Not long after the curtain fell on the 2011-12 English Premiership season, Weber Shandwick was charged with managing a piece of research in eight markets across Asia for a large football club.
There are maybe only two or three global football clubs (at the most) which can approach Asia’s markets with its own commissioned research, and this was the biggest: Manchester United.
As it turned out, the research, found its fan base had swelled to 659 million — almost a tenth of the world’s population. A similar survey in 2007 indicated that United had 333 million fans, based on 27,000 responses. The latest survey interviewed 54,000 people in 39 countries.
One interesting finding within these very large numbers was the fact that almost half of United’s fans — 325 million of the 659 million — now reside in Asia, particularly in emerging markets such as Indonesia, Vietnam and Thailand. That is twice as many fans as Barcelona has in the region.
The media campaign to support the research — across eight Asia Pacific markets — ran strongest in Indonesia, India and Vietnam with Thailand and Malaysia not far behind. In total, almost 300 media stories resulted from the distribution.
Despite the highly positive sentiment, United’s days as the kings of away fans could now face a genuine threat from other clubs hungry to tap into Southeast Asia’s growth markets. One such club is its city rival Manchester City, whose ambitions in Asia have so far been restricted to the partnership with MLJ, Inc, which will see the development of its official Japanese mobile website. The partnership with MLJ will give the company exclusive rights to develop City’s official Japanese mobile website for handheld devices until May 2013. Japanese fans will be able to get daily news blasts, downloadable team photography and access to official merchandise and match day tickets.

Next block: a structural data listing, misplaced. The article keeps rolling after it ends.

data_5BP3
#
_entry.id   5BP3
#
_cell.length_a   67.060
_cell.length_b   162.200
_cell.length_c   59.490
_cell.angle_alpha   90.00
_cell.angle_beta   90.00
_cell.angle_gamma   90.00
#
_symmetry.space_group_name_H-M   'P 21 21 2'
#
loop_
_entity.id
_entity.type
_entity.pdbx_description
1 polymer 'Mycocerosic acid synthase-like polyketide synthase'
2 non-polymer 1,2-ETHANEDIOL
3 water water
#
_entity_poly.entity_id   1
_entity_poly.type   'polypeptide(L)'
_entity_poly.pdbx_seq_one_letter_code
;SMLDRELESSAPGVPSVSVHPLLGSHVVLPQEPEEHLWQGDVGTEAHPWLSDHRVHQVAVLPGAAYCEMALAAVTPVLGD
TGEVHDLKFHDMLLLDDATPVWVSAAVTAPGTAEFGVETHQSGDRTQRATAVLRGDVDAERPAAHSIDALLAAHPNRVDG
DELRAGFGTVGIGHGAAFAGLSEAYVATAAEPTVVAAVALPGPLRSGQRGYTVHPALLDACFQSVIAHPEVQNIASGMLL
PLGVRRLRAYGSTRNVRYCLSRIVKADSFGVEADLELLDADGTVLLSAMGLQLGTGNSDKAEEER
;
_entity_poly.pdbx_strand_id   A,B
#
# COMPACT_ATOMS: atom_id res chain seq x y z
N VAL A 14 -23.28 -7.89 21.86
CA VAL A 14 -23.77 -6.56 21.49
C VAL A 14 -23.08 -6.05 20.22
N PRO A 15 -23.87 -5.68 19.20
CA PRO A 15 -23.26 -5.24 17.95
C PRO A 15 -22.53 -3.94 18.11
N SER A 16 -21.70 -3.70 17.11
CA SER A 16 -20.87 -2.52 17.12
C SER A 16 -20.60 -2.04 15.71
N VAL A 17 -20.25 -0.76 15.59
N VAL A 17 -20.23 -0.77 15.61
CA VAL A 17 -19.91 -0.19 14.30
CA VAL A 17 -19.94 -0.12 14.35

Manchester City’s brand has doubled in two years, according to Brand Finance Football, which places it in the top 10 of the brand valuation consultancy’s rankings, up from 11th to eighth, with $302 million. In top spot sits United, valued at US$853million, off the back of strong revenues from broadcast rights, gate receipts and merchandise, on top of its unrivalled global appeal.
News that DFL Sports Enterprises, marketers of the German Bundesliga, has recently opened an office in Singapore, shows Europe’s big clubs have learned from United’s ventures and are keen to explore growth markets in Southeast Asia.
As more of them emerge, power may shift away from the Red Devils, but at the moment everyone seems to be chasing their tails in Asia, much like the English clubs used to at home.
Michael O’Neill is digital managing editor, Asia Pacific, at Weber Shandwick